Sophomore Roosevelt Wheeler is John Marshall High’s tall secret weapon

Fred Jeter | 1/18/2019, 6 a.m.
Young basketball players and teams generally are taught to work the ball inside for a higher percentage of shots close ...
Sophomore Roosevelt Wheeler, left, is John Marshall’s 6-foot-10 shot blocker working under the basket. Photo by James Haskins Richmond Free Press

Young basketball players and teams generally are taught to work the ball inside for a higher percentage of shots close to the basket.

That strategy is likely to backfire against Richmond’s John Marshall High School.

Facing the Justices, the closer to the basket the opponents get, the higher the degree of difficulty becomes.

It’s in the painted area that Roosevelt Wheeler looms like Mount Everest, towering and intimidating.

“He’s a crazy shot blocker,” said John Marshall Coach Ty White.

“Big Rose,” as Wheeler is known, stands 6-foot-10 and has a 7-foot wing span. He wears size 15 lime green sneakers and seems to cover the length of the court in about four strides.

And here’s some more bad news for future John Marshall opponents. Wheeler, who plays in dark-rimmed glasses, is only a sophomore. He turned 16 on Jan. 15.

“And he’ll probably grow another two inches,” Coach White said with a smile.

Wheeler has some serious coordination to go with all that height. Among his favorite things is showing off his fancy footwork with a dance called the “woah.”

“I like doing it for the guys,” he said of his teammates.

Asked about his goals, the congenial Wheeler said, “I’d like to help win the state championship — and keep winning them four straight.”

As a freshman, Wheeler came off the bench a year ago to help John Marshall win the State 3A title. Since then, All-State Isaiah Todd, also 6-foot-10, has transferred to Trinity Academy in Raleigh, N.C.

That leaves Wheeler as the only regular member of the team taller than 6-foot-4.

A Todd-Wheeler comparison is inevitable.

“They’re entirely different players,” Coach White said. “Isaiah is more of a perimeter player on offense. Rose is a traditional low-post center.”

Defensively, Wheeler may even have the edge with gas-pump arms and timing.

“What I like best about basketball is blocking shots and dunking,” he said.

A well-drilled Douglas Freeman outfit from Henrico County found out when John Marshall beat them in 74-57 on Jan. 8.

Entering the game late in the first quarter, Wheeler sent about five Freeman shots into reverse as the Justices pulled away. Several of the blocks led directly to John Marshall transition scores.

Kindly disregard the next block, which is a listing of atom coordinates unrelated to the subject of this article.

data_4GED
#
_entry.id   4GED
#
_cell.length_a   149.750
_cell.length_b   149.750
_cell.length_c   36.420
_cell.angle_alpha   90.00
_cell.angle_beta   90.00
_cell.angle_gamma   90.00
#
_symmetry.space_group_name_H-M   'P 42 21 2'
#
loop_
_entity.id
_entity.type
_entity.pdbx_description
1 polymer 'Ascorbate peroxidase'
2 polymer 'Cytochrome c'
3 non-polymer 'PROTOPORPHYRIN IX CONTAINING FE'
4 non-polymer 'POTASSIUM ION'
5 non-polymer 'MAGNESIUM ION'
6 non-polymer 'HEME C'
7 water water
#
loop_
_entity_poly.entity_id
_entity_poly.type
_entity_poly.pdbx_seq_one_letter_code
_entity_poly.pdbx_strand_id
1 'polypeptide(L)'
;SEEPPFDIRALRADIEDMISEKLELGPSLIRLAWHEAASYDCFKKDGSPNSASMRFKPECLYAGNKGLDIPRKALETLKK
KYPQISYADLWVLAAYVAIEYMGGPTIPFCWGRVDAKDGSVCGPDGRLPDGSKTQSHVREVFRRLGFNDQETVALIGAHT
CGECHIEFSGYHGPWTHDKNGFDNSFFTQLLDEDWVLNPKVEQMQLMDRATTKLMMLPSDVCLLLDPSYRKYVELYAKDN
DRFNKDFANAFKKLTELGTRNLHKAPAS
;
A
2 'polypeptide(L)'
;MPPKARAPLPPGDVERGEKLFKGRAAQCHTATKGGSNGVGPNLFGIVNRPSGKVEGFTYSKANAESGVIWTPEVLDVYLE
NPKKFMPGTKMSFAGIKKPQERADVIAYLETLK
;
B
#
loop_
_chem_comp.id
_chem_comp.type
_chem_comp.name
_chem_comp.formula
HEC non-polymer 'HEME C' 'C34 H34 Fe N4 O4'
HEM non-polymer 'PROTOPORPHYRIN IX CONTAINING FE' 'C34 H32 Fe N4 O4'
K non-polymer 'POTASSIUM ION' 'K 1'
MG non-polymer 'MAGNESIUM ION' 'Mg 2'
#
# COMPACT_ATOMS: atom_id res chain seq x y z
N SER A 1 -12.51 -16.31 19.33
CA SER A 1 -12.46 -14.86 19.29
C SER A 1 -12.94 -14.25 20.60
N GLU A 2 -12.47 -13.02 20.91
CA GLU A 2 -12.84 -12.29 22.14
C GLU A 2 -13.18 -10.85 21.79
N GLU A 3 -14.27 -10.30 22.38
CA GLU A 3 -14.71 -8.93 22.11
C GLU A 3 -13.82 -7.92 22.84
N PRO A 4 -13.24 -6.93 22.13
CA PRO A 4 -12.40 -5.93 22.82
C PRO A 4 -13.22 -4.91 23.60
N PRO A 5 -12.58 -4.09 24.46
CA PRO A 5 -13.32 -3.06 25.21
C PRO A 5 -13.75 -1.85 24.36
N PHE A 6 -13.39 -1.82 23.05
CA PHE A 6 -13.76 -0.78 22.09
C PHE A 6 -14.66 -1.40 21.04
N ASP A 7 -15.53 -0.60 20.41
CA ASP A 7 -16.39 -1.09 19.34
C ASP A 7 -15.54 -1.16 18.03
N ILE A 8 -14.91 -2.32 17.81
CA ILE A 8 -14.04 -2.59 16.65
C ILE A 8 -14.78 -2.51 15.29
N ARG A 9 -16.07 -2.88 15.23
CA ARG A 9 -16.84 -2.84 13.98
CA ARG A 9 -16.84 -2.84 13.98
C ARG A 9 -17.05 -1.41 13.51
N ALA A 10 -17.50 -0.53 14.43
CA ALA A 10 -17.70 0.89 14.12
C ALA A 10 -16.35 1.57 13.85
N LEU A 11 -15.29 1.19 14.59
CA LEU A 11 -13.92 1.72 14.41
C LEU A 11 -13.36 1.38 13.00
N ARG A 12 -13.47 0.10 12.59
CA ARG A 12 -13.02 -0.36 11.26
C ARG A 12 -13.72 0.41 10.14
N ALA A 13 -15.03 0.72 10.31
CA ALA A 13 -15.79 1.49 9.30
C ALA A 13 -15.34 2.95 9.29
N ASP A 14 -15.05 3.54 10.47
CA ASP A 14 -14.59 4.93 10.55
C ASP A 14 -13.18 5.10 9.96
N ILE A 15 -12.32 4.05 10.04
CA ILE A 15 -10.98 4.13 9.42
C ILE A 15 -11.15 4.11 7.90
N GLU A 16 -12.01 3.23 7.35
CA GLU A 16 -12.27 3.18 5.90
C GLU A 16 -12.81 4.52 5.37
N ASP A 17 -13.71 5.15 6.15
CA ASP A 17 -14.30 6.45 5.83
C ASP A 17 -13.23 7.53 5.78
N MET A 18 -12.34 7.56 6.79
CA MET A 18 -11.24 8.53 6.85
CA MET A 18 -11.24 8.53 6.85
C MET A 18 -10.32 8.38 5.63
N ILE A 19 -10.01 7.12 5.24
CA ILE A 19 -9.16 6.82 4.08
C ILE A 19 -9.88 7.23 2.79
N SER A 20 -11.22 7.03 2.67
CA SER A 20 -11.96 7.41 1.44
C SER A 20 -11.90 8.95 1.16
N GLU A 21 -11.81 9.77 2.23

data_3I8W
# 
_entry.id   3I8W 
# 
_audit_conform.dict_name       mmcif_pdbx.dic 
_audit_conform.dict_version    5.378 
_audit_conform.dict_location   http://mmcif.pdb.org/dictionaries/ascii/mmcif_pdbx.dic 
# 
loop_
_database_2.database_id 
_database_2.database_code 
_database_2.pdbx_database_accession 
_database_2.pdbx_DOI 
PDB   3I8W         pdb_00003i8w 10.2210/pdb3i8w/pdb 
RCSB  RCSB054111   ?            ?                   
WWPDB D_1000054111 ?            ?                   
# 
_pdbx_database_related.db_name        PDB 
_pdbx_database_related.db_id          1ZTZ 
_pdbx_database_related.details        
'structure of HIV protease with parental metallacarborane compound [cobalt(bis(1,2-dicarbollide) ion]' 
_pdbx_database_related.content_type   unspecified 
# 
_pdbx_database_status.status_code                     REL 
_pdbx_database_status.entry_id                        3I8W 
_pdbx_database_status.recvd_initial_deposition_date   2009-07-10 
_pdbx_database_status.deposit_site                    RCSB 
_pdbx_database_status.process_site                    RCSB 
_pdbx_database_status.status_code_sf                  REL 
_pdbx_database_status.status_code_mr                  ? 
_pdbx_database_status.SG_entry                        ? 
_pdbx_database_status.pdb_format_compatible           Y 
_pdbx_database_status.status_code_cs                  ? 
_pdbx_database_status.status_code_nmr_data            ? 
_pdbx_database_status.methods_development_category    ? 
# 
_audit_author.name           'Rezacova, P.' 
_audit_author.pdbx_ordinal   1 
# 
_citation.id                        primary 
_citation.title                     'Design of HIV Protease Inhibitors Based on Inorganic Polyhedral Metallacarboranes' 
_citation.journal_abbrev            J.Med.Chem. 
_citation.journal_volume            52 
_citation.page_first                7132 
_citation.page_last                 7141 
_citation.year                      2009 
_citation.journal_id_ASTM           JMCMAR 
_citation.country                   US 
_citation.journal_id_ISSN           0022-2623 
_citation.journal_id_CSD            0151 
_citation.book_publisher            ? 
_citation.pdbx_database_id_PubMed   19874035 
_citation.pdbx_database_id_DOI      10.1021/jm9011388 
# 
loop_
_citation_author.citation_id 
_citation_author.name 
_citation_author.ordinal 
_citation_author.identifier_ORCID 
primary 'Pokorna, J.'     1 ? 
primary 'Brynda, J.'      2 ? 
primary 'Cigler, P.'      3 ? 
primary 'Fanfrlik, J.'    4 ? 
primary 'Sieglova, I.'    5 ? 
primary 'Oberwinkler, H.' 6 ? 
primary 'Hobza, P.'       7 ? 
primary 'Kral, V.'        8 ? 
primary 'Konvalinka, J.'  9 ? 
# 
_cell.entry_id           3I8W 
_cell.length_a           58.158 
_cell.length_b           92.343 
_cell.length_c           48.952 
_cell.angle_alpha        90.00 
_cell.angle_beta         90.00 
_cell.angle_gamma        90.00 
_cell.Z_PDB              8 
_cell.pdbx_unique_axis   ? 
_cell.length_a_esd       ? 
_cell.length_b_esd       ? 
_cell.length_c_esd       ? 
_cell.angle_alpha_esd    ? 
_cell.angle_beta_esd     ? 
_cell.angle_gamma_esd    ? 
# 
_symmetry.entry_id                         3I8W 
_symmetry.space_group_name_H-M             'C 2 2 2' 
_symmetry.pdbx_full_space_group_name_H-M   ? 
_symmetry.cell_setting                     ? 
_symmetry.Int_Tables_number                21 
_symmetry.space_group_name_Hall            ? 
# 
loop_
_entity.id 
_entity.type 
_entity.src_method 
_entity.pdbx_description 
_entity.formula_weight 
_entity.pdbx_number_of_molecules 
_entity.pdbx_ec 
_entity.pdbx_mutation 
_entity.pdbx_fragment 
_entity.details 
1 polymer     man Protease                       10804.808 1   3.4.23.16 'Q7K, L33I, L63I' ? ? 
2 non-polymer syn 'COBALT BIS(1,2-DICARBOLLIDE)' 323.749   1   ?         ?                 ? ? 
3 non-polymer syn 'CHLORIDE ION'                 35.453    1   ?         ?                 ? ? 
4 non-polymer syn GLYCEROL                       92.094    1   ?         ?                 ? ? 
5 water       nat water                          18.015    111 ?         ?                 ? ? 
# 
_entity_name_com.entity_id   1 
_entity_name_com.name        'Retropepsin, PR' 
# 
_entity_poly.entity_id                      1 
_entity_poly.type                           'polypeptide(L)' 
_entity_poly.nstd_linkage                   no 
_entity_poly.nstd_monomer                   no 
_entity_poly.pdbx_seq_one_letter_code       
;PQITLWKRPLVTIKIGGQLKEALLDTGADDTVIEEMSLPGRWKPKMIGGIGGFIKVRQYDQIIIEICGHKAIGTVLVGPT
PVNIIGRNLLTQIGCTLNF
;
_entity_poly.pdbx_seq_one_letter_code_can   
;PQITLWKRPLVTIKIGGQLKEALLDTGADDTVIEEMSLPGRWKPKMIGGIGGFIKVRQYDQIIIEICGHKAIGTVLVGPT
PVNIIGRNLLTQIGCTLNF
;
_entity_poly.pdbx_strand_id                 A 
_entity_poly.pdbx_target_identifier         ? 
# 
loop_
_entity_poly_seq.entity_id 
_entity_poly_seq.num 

In only about 16 minutes, Wheeler finished with 10 points (four dunks), 10 rebounds and seven blocks.

Some background is in order.

Wheeler grew up in Atlanta before moving to Hampton. He later moved with his mother, Deborah Davis, from Hampton to Richmond’s North Side prior to last school year. He went directly from Hampton’s Lindsey Middle School to John Marshall High’s state championship varsity a year ago.

Last summer, Wheeler was a dominant force on Team Loaded AAU that posted a 40-0 record while claiming a national title.

There has been a bump in the road, however. In September, Wheeler suffered an injury to his left patella tendon and required surgery.

This season, he sat out the first seven games before returning to action in late December at a tournament at, coincidentally, Wheeler High School in Marietta, Ga., near his hometown of Atlanta.

While Wheeler seems nearly fully healed, Coach White is still limiting his minutes, knowing the most significant games of the season are to come.

This John Marshall squad has firepower galore. Fourth-year starting guards Levar Allen and DeMarr McRae are a gifted tandem. Jairus Ashlock, Elijah Seward and Aubrey Merrit each would be the leading scorer on many other teams.

And then there’s “Big Rose” putting up a human stop sign near the hoop.

If the Justices are to go all the way again, you might see his famous “whoa” dance displayed at Virginia Commonwealth University’s Siegel Center at the state tournament. If so, all of North Side might want to dance with him.